A Home Addition Worth the Investment

I began to build conservatories back in 1988. Back then, I was representing Amdega Conservatories, out of Darlington UK. I would present their incredible catalog to prospective homeowners, and without any pause, the first words out of their mouths “when I win the lottery!”
It was a polite way of saying “I could never afford this”, and that was just from looking at the pictures. No one even asked the price of a conservatory! But had they looked closer, they would have realized that it’s very similar to any other home addition.

Naturally, projects of that investment level often required the assistance of an architect in the overall planning. They would begin to work with the Amdega template and soon discovered that Amdega was actually a kit which only came in specific sizes and dimensions. The architect quickly then realized that they could not ‘design’ a conservatory, only manipulate one.
Back in those days, I made a vow that:
1. Conservatories would be affordable
2. Conservatories would be custom designed to fit any situation presented by the architect
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My search began in England, as that would be the logical place to explore options in the conservatory industry. I brought back many ideas, many of which would never fly in our harsh Minnesota climate. Most of the UK, had been invaded by vinyl (UPVC as they call it). There was a huge development in that industry in Europe and windows and doors were flying off their hinges as consumers got in line to replace their old wooden, single pane sashes, with UPVC framed, double pane glass. Out with the charm and in with the warm!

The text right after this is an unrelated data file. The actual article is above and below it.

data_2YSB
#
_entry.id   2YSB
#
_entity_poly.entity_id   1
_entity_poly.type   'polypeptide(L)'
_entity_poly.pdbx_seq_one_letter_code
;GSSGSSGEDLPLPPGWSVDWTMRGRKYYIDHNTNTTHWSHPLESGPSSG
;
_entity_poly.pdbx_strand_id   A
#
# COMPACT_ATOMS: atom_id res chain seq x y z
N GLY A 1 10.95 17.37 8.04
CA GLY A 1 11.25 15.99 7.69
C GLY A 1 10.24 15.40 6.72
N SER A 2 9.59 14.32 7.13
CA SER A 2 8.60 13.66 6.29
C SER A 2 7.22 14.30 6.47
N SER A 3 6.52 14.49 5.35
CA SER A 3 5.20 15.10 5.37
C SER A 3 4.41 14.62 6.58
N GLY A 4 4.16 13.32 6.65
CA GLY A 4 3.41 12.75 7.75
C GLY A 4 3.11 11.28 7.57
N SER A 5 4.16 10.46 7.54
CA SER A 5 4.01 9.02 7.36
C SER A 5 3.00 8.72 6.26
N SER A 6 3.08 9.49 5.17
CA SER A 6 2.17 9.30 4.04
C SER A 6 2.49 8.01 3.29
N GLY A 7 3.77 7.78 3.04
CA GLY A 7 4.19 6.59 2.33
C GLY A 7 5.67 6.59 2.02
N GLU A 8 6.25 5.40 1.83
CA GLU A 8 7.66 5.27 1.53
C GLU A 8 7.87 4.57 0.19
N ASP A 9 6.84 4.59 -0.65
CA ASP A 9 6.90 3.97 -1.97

While the conservatory industry was thriving in the UK, I was exploring for better ideas. I brought the vinyl idea back to the US and met with many architects and building officials – I still am grateful to a building inspector in the City of St Paul who took much of his time to help me research the products – but in the end, it was a thumbs down, and here were the reasons why.

Vinyl, though being a non-maintenance item, does not mean it has great longevity. UPVC companies have spent fortunes trying to make vinyl UV resistant, and have come great distances with the research. At the end of the day, however, it still deteriorates. Eventually, it will turn hard, brittle and break. How do I know this? We have done many repairs and maintenance on vinyl structures around the country to find when we remove roof sections, the extrusions crumble. OK, so just contact the manufacturing company right? Well, guess what, they are either out of business, they no longer make that part anymore, or have upgraded and improved.